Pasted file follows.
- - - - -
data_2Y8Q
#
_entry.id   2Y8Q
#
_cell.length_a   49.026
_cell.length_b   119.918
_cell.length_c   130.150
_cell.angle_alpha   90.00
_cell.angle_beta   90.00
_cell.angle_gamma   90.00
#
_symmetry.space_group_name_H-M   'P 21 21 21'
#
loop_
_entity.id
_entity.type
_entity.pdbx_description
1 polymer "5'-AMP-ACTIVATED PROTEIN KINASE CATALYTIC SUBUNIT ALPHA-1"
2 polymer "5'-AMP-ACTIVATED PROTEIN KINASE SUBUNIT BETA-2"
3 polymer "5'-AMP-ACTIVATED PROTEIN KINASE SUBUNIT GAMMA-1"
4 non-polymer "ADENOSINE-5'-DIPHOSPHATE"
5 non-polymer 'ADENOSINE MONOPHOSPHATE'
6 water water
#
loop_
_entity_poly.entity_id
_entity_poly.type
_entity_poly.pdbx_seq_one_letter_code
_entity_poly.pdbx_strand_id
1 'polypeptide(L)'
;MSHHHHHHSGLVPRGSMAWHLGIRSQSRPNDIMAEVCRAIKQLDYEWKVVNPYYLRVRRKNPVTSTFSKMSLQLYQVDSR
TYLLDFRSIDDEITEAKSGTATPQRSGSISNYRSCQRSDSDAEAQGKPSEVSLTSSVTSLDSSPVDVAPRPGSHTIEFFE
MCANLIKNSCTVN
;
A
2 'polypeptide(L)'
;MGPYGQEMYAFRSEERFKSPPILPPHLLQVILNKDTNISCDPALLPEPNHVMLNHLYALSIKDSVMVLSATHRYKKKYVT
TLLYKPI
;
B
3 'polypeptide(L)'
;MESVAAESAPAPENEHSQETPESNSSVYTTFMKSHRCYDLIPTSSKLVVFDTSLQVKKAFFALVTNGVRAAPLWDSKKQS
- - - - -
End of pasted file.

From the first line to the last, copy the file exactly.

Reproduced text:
data_2Y8Q
#
_entry.id   2Y8Q
#
_cell.length_a   49.026
_cell.length_b   119.918
_cell.length_c   130.150
_cell.angle_alpha   90.00
_cell.angle_beta   90.00
_cell.angle_gamma   90.00
#
_symmetry.space_group_name_H-M   'P 21 21 21'
#
loop_
_entity.id
_entity.type
_entity.pdbx_description
1 polymer "5'-AMP-ACTIVATED PROTEIN KINASE CATALYTIC SUBUNIT ALPHA-1"
2 polymer "5'-AMP-ACTIVATED PROTEIN KINASE SUBUNIT BETA-2"
3 polymer "5'-AMP-ACTIVATED PROTEIN KINASE SUBUNIT GAMMA-1"
4 non-polymer "ADENOSINE-5'-DIPHOSPHATE"
5 non-polymer 'ADENOSINE MONOPHOSPHATE'
6 water water
#
loop_
_entity_poly.entity_id
_entity_poly.type
_entity_poly.pdbx_seq_one_letter_code
_entity_poly.pdbx_strand_id
1 'polypeptide(L)'
;MSHHHHHHSGLVPRGSMAWHLGIRSQSRPNDIMAEVCRAIKQLDYEWKVVNPYYLRVRRKNPVTSTFSKMSLQLYQVDSR
TYLLDFRSIDDEITEAKSGTATPQRSGSISNYRSCQRSDSDAEAQGKPSEVSLTSSVTSLDSSPVDVAPRPGSHTIEFFE
MCANLIKNSCTVN
;
A
2 'polypeptide(L)'
;MGPYGQEMYAFRSEERFKSPPILPPHLLQVILNKDTNISCDPALLPEPNHVMLNHLYALSIKDSVMVLSATHRYKKKYVT
TLLYKPI
;
B
3 'polypeptide(L)'
;MESVAAESAPAPENEHSQETPESNSSVYTTFMKSHRCYDLIPTSSKLVVFDTSLQVKKAFFALVTNGVRAAPLWDSKKQS